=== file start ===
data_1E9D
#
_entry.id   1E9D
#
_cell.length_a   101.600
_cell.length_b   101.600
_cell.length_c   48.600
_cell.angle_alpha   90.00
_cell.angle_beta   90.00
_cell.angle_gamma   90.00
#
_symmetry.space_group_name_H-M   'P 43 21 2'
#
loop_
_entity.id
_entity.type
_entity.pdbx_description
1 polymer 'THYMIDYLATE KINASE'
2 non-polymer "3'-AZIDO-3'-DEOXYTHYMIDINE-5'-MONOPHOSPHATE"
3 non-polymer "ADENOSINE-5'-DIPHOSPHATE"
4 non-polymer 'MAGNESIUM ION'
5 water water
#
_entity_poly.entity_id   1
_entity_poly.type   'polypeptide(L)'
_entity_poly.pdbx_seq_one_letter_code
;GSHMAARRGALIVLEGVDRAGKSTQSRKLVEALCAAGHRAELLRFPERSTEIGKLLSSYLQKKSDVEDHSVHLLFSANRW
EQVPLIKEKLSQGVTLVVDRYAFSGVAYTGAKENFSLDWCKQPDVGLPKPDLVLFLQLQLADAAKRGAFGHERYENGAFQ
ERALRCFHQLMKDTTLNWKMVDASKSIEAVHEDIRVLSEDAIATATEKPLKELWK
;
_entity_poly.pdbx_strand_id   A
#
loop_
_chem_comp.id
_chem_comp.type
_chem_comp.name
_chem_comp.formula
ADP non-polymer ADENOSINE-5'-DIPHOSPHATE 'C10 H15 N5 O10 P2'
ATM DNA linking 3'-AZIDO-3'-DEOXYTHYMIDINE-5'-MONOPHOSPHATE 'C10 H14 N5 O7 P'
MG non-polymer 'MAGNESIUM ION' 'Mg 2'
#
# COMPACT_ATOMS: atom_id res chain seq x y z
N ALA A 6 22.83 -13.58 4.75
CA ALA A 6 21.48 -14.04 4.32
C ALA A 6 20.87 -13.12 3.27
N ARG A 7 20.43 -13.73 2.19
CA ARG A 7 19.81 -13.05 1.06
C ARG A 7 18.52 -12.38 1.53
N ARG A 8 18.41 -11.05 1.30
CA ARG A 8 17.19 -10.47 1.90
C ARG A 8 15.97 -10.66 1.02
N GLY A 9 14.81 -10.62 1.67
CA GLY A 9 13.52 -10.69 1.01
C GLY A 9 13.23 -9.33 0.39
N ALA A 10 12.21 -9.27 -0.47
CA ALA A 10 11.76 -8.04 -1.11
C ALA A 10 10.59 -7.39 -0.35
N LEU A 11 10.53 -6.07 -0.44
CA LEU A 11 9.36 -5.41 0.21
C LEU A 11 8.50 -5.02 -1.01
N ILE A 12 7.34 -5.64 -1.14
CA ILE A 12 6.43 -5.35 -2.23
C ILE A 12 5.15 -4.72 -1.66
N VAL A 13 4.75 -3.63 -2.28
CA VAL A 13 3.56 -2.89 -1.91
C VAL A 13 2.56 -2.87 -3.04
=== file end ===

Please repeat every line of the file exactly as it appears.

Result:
data_1E9D
#
_entry.id   1E9D
#
_cell.length_a   101.600
_cell.length_b   101.600
_cell.length_c   48.600
_cell.angle_alpha   90.00
_cell.angle_beta   90.00
_cell.angle_gamma   90.00
#
_symmetry.space_group_name_H-M   'P 43 21 2'
#
loop_
_entity.id
_entity.type
_entity.pdbx_description
1 polymer 'THYMIDYLATE KINASE'
2 non-polymer "3'-AZIDO-3'-DEOXYTHYMIDINE-5'-MONOPHOSPHATE"
3 non-polymer "ADENOSINE-5'-DIPHOSPHATE"
4 non-polymer 'MAGNESIUM ION'
5 water water
#
_entity_poly.entity_id   1
_entity_poly.type   'polypeptide(L)'
_entity_poly.pdbx_seq_one_letter_code
;GSHMAARRGALIVLEGVDRAGKSTQSRKLVEALCAAGHRAELLRFPERSTEIGKLLSSYLQKKSDVEDHSVHLLFSANRW
EQVPLIKEKLSQGVTLVVDRYAFSGVAYTGAKENFSLDWCKQPDVGLPKPDLVLFLQLQLADAAKRGAFGHERYENGAFQ
ERALRCFHQLMKDTTLNWKMVDASKSIEAVHEDIRVLSEDAIATATEKPLKELWK
;
_entity_poly.pdbx_strand_id   A
#
loop_
_chem_comp.id
_chem_comp.type
_chem_comp.name
_chem_comp.formula
ADP non-polymer ADENOSINE-5'-DIPHOSPHATE 'C10 H15 N5 O10 P2'
ATM DNA linking 3'-AZIDO-3'-DEOXYTHYMIDINE-5'-MONOPHOSPHATE 'C10 H14 N5 O7 P'
MG non-polymer 'MAGNESIUM ION' 'Mg 2'
#
# COMPACT_ATOMS: atom_id res chain seq x y z
N ALA A 6 22.83 -13.58 4.75
CA ALA A 6 21.48 -14.04 4.32
C ALA A 6 20.87 -13.12 3.27
N ARG A 7 20.43 -13.73 2.19
CA ARG A 7 19.81 -13.05 1.06
C ARG A 7 18.52 -12.38 1.53
N ARG A 8 18.41 -11.05 1.30
CA ARG A 8 17.19 -10.47 1.90
C ARG A 8 15.97 -10.66 1.02
N GLY A 9 14.81 -10.62 1.67
CA GLY A 9 13.52 -10.69 1.01
C GLY A 9 13.23 -9.33 0.39
N ALA A 10 12.21 -9.27 -0.47
CA ALA A 10 11.76 -8.04 -1.11
C ALA A 10 10.59 -7.39 -0.35
N LEU A 11 10.53 -6.07 -0.44
CA LEU A 11 9.36 -5.41 0.21
C LEU A 11 8.50 -5.02 -1.01
N ILE A 12 7.34 -5.64 -1.14
CA ILE A 12 6.43 -5.35 -2.23
C ILE A 12 5.15 -4.72 -1.66
N VAL A 13 4.75 -3.63 -2.28
CA VAL A 13 3.56 -2.89 -1.91
C VAL A 13 2.56 -2.87 -3.04